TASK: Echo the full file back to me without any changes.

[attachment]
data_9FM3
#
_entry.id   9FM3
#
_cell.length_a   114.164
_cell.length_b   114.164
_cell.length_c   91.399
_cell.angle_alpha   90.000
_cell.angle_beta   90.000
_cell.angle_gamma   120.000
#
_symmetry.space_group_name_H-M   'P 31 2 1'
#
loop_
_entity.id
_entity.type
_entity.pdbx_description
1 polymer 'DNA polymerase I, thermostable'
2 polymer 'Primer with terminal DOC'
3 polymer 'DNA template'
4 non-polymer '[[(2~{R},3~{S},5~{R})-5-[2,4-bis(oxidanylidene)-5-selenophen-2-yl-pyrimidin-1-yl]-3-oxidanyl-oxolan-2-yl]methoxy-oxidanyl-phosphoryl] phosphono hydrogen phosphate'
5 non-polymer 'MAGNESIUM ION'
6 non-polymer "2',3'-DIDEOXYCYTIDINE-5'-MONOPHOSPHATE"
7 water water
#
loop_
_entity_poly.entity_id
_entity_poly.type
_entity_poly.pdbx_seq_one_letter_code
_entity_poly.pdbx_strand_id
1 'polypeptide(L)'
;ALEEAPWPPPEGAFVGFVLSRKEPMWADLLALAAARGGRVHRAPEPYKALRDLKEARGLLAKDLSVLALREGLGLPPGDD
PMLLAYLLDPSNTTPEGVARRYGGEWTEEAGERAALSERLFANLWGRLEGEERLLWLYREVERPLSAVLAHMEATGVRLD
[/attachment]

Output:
data_9FM3
#
_entry.id   9FM3
#
_cell.length_a   114.164
_cell.length_b   114.164
_cell.length_c   91.399
_cell.angle_alpha   90.000
_cell.angle_beta   90.000
_cell.angle_gamma   120.000
#
_symmetry.space_group_name_H-M   'P 31 2 1'
#
loop_
_entity.id
_entity.type
_entity.pdbx_description
1 polymer 'DNA polymerase I, thermostable'
2 polymer 'Primer with terminal DOC'
3 polymer 'DNA template'
4 non-polymer '[[(2~{R},3~{S},5~{R})-5-[2,4-bis(oxidanylidene)-5-selenophen-2-yl-pyrimidin-1-yl]-3-oxidanyl-oxolan-2-yl]methoxy-oxidanyl-phosphoryl] phosphono hydrogen phosphate'
5 non-polymer 'MAGNESIUM ION'
6 non-polymer "2',3'-DIDEOXYCYTIDINE-5'-MONOPHOSPHATE"
7 water water
#
loop_
_entity_poly.entity_id
_entity_poly.type
_entity_poly.pdbx_seq_one_letter_code
_entity_poly.pdbx_strand_id
1 'polypeptide(L)'
;ALEEAPWPPPEGAFVGFVLSRKEPMWADLLALAAARGGRVHRAPEPYKALRDLKEARGLLAKDLSVLALREGLGLPPGDD
PMLLAYLLDPSNTTPEGVARRYGGEWTEEAGERAALSERLFANLWGRLEGEERLLWLYREVERPLSAVLAHMEATGVRLD